Call for proposals under Accelerating CCUS Technologies (ACT)
Carbon capture, utilization and storage (CCUS), involves the capture of carbon dioxide (CO2) from fuel combustion or industrial processes, the transport of this CO2 via ship or pipeline, and either…
Carbon capture, utilization and storage (CCUS), involves the capture of carbon dioxide (CO2) from fuel combustion or industrial processes, the transport of this CO2 via ship or pipeline, and either its use as a resource to create valuable products or services or its permanent storage deep underground in geological formations. CCS is an essential technology for achieving negative emissions, which is possible when the CO2 captured comes from bio-based processes or directly from the atmosphere. Together with Accelerating CCS Technologies (ACT) and 11 countries and regions from around the world, Nordic Energy Research is launching a call for CCUS proposals. Please find the full call text below.
Nordic Energy Research has allocated 3 MNOK to fund Nordic project partners in the Call for Proposals ACT3. Nordic Energy Research anticipates funding two projects, depending on quality, size and applied funding of the project proposals.
Applying for the call
Within the framework of ACT3, a two-stage submission and evaluation procedure will be adopted. All pre-proposals (stage 1) and full proposals (stage 2) to this ACT call shall be submitted by the lead applicant to the ACT Secretariat (Research Council of Norway, RCN). Please consult the call text for more information about the application procedure.
In addition, partners applying for funding from Nordic Energy Research are required to submit a separate application at each stage.
- Stage 1: Submission of pre-proposal via email. Please download and fill out the project outline and budget template and send via email to firstname.lastname@example.org
- Stage 2: Submission of full proposal. Please submit the full proposals to Nordic Energy Research via the NordForsk application portal (opens 15 November 2020, by invitation only)
Eligible project partners
Nordic Energy Research may offer support to Nordic project partners if there are a minimum of two Nordic partners from two different Nordic countries involved in a project.
Nordic Energy Research supports research within public and private entities such as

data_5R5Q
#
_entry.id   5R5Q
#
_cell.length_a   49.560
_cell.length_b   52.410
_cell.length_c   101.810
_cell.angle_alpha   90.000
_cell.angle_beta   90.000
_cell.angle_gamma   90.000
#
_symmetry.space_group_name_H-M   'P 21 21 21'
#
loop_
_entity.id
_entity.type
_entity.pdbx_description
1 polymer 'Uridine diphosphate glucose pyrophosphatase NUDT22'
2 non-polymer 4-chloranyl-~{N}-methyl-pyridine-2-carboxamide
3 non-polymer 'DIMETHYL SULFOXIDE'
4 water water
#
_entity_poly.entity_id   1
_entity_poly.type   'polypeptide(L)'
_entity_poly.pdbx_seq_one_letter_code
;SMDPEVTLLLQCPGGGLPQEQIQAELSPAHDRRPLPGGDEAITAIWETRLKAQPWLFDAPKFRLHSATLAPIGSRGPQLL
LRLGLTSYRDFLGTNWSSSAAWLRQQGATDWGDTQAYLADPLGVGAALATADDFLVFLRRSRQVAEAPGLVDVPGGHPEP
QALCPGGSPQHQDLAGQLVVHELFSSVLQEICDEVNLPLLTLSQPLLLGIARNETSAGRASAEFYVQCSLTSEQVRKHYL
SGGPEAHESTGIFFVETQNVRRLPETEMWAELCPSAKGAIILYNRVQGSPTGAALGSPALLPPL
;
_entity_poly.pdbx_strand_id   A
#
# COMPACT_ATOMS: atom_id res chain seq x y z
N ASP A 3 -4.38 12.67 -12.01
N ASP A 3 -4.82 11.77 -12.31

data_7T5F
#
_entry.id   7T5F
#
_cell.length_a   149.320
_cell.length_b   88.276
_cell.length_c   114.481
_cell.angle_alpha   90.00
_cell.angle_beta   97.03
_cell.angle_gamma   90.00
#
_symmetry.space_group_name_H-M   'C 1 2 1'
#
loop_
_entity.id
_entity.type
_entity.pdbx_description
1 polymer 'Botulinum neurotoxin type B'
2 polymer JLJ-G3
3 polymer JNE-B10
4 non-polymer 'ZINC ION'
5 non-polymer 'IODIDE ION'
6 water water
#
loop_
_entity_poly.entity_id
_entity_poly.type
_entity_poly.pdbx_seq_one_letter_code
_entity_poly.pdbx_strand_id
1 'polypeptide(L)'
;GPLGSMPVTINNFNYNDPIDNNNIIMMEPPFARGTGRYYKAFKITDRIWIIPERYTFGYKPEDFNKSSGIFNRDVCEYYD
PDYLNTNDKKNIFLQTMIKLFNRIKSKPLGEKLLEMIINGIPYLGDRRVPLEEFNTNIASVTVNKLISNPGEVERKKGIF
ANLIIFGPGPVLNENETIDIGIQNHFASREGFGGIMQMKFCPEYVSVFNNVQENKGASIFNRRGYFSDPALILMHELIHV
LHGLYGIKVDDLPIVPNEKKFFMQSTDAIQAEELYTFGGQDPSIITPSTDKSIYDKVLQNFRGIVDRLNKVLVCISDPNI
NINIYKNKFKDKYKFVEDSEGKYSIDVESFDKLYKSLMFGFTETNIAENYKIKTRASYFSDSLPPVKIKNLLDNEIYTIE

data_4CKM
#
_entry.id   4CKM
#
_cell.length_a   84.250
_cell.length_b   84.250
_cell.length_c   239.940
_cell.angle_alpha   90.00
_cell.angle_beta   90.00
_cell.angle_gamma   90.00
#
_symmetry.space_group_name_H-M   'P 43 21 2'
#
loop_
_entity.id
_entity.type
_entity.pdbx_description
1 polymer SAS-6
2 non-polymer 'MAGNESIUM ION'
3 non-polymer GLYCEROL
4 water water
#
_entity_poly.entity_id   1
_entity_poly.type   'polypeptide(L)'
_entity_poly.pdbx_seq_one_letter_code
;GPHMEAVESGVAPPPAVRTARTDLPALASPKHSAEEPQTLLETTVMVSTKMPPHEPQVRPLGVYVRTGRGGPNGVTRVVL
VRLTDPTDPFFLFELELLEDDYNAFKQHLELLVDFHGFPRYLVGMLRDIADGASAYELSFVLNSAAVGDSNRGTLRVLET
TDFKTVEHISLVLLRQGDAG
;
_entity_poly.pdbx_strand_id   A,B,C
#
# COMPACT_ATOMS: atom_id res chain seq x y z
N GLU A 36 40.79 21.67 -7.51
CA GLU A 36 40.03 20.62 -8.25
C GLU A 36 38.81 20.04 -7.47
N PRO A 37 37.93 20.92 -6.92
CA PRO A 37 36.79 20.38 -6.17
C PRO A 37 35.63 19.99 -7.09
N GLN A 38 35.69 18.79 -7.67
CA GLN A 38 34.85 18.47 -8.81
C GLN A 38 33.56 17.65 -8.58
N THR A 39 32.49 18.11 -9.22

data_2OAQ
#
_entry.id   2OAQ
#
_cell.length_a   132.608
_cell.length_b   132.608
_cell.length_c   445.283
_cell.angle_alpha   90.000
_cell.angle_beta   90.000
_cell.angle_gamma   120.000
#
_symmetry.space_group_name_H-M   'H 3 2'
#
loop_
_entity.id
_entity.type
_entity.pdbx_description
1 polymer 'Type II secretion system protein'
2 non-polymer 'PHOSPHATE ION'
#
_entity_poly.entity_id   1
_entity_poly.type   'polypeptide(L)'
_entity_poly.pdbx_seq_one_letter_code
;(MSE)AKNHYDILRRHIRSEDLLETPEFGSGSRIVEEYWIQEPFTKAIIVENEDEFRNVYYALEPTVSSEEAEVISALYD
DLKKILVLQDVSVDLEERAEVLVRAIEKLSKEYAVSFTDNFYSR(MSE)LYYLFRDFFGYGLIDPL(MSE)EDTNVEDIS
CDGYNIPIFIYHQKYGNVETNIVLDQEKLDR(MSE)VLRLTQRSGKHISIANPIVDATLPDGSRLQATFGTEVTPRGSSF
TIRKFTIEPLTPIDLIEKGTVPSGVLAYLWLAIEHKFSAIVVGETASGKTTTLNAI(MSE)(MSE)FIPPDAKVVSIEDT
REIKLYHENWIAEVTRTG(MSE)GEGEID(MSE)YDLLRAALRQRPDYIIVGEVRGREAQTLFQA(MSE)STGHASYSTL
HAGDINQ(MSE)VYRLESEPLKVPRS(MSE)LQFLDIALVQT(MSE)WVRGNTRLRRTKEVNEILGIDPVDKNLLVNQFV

– Universities and research institutes (100% funding intensity)
– Companies (50% funding intensity, subject to state aid rules)
– Municipalities (100% funding intensity, special rules may apply)
Please note that EUDP/Denmark and RCN/Norway are participating in the call as funding institutions on a national basis. It is thereby possible for project partners to fulfil the criteria of two Nordic project partners either with one partner applying for funds from Nordic Energy Research and one partner from EUDP or RCN, or with two project partners from two different Nordic countries applying to Nordic Energy Research. Information about participation via EUDP and RCN is available in the call text.
Each project proposal for ACT 3 must be submitted by a project consortium consisting of at least three eligible applicants involving at least three funding organisations participating in the ACT 3 call.
Thus, all applicants applying for funds from Nordic Energy Research will count as one involved funding organisation in the total project proposal.
Eligible costs that may be covered for a project partner may be personnel costs, travel costs, consultancy, material costs, laboratory costs, equipment costs, patent and/or indirect costs (only academia).
Research topics of Nordic interest
Participation in this call is part of Nordic Energy Research’s focus area on CCUS.
Partners funded by NER should include one of the following research topics in their research:
- CCUS business models. To deploy CCUS-technology in the Nordic region, business models that could incentivise cost-effectiveness and operation of such technology need to be identified. Research could focus on current hindrances and/or business models used in other sectors and countries that have potential to address these challenges and drive cost reductions.
- Public acceptability. This subject is recognised as an important issue in shaping the widespread implementation of the CCUS-technology. As an example, the process of constructing, extending and upgrading CCUS plants and infrastructure may face significant challenges in terms of public acceptance because of opposition on grounds of perceived risks to health, nature or intrusiveness of infrastructure in the landscape. Research on how to change/increase public acceptance on CCUS could help in creating a dialogue between different stakeholders and result in a more inclusive green transition.